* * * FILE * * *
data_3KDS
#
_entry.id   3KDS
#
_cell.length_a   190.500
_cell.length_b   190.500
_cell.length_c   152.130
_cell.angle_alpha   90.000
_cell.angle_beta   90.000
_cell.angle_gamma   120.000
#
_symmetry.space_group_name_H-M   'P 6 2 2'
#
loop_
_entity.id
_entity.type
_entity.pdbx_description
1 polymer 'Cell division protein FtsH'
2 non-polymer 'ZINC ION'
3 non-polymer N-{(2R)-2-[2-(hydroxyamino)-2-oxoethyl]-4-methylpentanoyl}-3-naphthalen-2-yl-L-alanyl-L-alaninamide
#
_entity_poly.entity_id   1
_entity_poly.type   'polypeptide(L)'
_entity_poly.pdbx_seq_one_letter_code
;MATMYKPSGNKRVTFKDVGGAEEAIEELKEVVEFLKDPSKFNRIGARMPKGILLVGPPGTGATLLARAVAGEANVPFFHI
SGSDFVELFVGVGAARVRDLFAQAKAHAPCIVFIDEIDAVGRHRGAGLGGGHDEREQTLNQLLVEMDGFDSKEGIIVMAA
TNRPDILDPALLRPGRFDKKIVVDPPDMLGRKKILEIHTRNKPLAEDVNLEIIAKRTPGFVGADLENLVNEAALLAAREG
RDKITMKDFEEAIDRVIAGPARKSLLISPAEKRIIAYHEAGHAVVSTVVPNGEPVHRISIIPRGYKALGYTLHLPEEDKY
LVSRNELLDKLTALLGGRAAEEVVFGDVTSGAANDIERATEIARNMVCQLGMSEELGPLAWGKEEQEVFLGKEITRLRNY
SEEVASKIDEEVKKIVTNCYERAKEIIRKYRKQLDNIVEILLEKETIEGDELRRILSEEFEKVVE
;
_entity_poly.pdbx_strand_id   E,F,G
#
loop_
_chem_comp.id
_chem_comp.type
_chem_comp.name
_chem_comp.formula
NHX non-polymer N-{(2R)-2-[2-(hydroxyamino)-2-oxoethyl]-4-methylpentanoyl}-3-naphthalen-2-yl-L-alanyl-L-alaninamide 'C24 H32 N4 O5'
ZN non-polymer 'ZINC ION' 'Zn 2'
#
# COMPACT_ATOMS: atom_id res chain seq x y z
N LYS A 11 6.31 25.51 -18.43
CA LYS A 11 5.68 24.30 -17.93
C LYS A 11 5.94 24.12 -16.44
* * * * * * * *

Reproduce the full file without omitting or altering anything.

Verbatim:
data_3KDS
#
_entry.id   3KDS
#
_cell.length_a   190.500
_cell.length_b   190.500
_cell.length_c   152.130
_cell.angle_alpha   90.000
_cell.angle_beta   90.000
_cell.angle_gamma   120.000
#
_symmetry.space_group_name_H-M   'P 6 2 2'
#
loop_
_entity.id
_entity.type
_entity.pdbx_description
1 polymer 'Cell division protein FtsH'
2 non-polymer 'ZINC ION'
3 non-polymer N-{(2R)-2-[2-(hydroxyamino)-2-oxoethyl]-4-methylpentanoyl}-3-naphthalen-2-yl-L-alanyl-L-alaninamide
#
_entity_poly.entity_id   1
_entity_poly.type   'polypeptide(L)'
_entity_poly.pdbx_seq_one_letter_code
;MATMYKPSGNKRVTFKDVGGAEEAIEELKEVVEFLKDPSKFNRIGARMPKGILLVGPPGTGATLLARAVAGEANVPFFHI
SGSDFVELFVGVGAARVRDLFAQAKAHAPCIVFIDEIDAVGRHRGAGLGGGHDEREQTLNQLLVEMDGFDSKEGIIVMAA
TNRPDILDPALLRPGRFDKKIVVDPPDMLGRKKILEIHTRNKPLAEDVNLEIIAKRTPGFVGADLENLVNEAALLAAREG
RDKITMKDFEEAIDRVIAGPARKSLLISPAEKRIIAYHEAGHAVVSTVVPNGEPVHRISIIPRGYKALGYTLHLPEEDKY
LVSRNELLDKLTALLGGRAAEEVVFGDVTSGAANDIERATEIARNMVCQLGMSEELGPLAWGKEEQEVFLGKEITRLRNY
SEEVASKIDEEVKKIVTNCYERAKEIIRKYRKQLDNIVEILLEKETIEGDELRRILSEEFEKVVE
;
_entity_poly.pdbx_strand_id   E,F,G
#
loop_
_chem_comp.id
_chem_comp.type
_chem_comp.name
_chem_comp.formula
NHX non-polymer N-{(2R)-2-[2-(hydroxyamino)-2-oxoethyl]-4-methylpentanoyl}-3-naphthalen-2-yl-L-alanyl-L-alaninamide 'C24 H32 N4 O5'
ZN non-polymer 'ZINC ION' 'Zn 2'
#
# COMPACT_ATOMS: atom_id res chain seq x y z
N LYS A 11 6.31 25.51 -18.43
CA LYS A 11 5.68 24.30 -17.93
C LYS A 11 5.94 24.12 -16.44